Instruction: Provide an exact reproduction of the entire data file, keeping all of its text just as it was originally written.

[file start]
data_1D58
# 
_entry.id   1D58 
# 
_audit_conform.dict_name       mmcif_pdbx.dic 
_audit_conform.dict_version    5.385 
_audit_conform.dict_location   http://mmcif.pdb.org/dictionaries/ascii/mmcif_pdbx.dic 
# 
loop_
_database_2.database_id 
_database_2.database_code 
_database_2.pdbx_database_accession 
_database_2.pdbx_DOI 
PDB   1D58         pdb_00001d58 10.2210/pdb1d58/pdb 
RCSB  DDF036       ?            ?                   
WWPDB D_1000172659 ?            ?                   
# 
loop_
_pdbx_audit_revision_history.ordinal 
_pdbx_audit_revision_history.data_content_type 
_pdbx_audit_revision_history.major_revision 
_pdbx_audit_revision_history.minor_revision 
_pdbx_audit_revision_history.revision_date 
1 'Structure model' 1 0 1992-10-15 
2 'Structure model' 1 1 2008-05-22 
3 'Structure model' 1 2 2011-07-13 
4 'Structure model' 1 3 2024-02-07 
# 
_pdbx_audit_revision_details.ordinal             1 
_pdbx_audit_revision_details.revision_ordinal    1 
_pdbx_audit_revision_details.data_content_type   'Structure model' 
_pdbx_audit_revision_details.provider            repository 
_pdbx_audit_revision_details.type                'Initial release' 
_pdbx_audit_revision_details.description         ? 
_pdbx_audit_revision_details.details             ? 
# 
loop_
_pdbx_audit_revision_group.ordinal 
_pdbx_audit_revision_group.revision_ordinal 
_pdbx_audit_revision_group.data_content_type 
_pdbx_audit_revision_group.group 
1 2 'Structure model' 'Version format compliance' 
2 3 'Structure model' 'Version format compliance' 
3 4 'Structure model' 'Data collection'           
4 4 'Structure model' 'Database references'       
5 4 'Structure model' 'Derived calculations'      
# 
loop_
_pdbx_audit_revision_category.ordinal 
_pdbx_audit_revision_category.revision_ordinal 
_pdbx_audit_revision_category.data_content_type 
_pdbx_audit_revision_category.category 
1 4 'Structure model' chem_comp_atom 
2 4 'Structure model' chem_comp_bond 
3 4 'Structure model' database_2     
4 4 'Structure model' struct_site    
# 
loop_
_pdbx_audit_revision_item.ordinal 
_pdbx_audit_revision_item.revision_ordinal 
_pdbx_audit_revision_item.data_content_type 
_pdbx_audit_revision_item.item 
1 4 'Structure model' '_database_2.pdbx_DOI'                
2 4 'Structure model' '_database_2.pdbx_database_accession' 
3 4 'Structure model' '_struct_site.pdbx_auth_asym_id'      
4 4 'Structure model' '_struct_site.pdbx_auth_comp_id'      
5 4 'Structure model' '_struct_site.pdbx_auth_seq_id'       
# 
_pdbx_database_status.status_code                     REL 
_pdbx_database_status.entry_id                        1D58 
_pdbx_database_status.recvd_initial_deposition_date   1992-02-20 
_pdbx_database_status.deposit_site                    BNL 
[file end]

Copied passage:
data_1D58
# 
_entry.id   1D58 
# 
_audit_conform.dict_name       mmcif_pdbx.dic 
_audit_conform.dict_version    5.385 
_audit_conform.dict_location   http://mmcif.pdb.org/dictionaries/ascii/mmcif_pdbx.dic 
# 
loop_
_database_2.database_id 
_database_2.database_code 
_database_2.pdbx_database_accession 
_database_2.pdbx_DOI 
PDB   1D58         pdb_00001d58 10.2210/pdb1d58/pdb 
RCSB  DDF036       ?            ?                   
WWPDB D_1000172659 ?            ?                   
# 
loop_
_pdbx_audit_revision_history.ordinal 
_pdbx_audit_revision_history.data_content_type 
_pdbx_audit_revision_history.major_revision 
_pdbx_audit_revision_history.minor_revision 
_pdbx_audit_revision_history.revision_date 
1 'Structure model' 1 0 1992-10-15 
2 'Structure model' 1 1 2008-05-22 
3 'Structure model' 1 2 2011-07-13 
4 'Structure model' 1 3 2024-02-07 
# 
_pdbx_audit_revision_details.ordinal             1 
_pdbx_audit_revision_details.revision_ordinal    1 
_pdbx_audit_revision_details.data_content_type   'Structure model' 
_pdbx_audit_revision_details.provider            repository 
_pdbx_audit_revision_details.type                'Initial release' 
_pdbx_audit_revision_details.description         ? 
_pdbx_audit_revision_details.details             ? 
# 
loop_
_pdbx_audit_revision_group.ordinal 
_pdbx_audit_revision_group.revision_ordinal 
_pdbx_audit_revision_group.data_content_type 
_pdbx_audit_revision_group.group 
1 2 'Structure model' 'Version format compliance' 
2 3 'Structure model' 'Version format compliance' 
3 4 'Structure model' 'Data collection'           
4 4 'Structure model' 'Database references'       
5 4 'Structure model' 'Derived calculations'      
# 
loop_
_pdbx_audit_revision_category.ordinal 
_pdbx_audit_revision_category.revision_ordinal 
_pdbx_audit_revision_category.data_content_type 
_pdbx_audit_revision_category.category 
1 4 'Structure model' chem_comp_atom 
2 4 'Structure model' chem_comp_bond 
3 4 'Structure model' database_2     
4 4 'Structure model' struct_site    
# 
loop_
_pdbx_audit_revision_item.ordinal 
_pdbx_audit_revision_item.revision_ordinal 
_pdbx_audit_revision_item.data_content_type 
_pdbx_audit_revision_item.item 
1 4 'Structure model' '_database_2.pdbx_DOI'                
2 4 'Structure model' '_database_2.pdbx_database_accession' 
3 4 'Structure model' '_struct_site.pdbx_auth_asym_id'      
4 4 'Structure model' '_struct_site.pdbx_auth_comp_id'      
5 4 'Structure model' '_struct_site.pdbx_auth_seq_id'       
# 
_pdbx_database_status.status_code                     REL 
_pdbx_database_status.entry_id                        1D58 
_pdbx_database_status.recvd_initial_deposition_date   1992-02-20 
_pdbx_database_status.deposit_site                    BNL 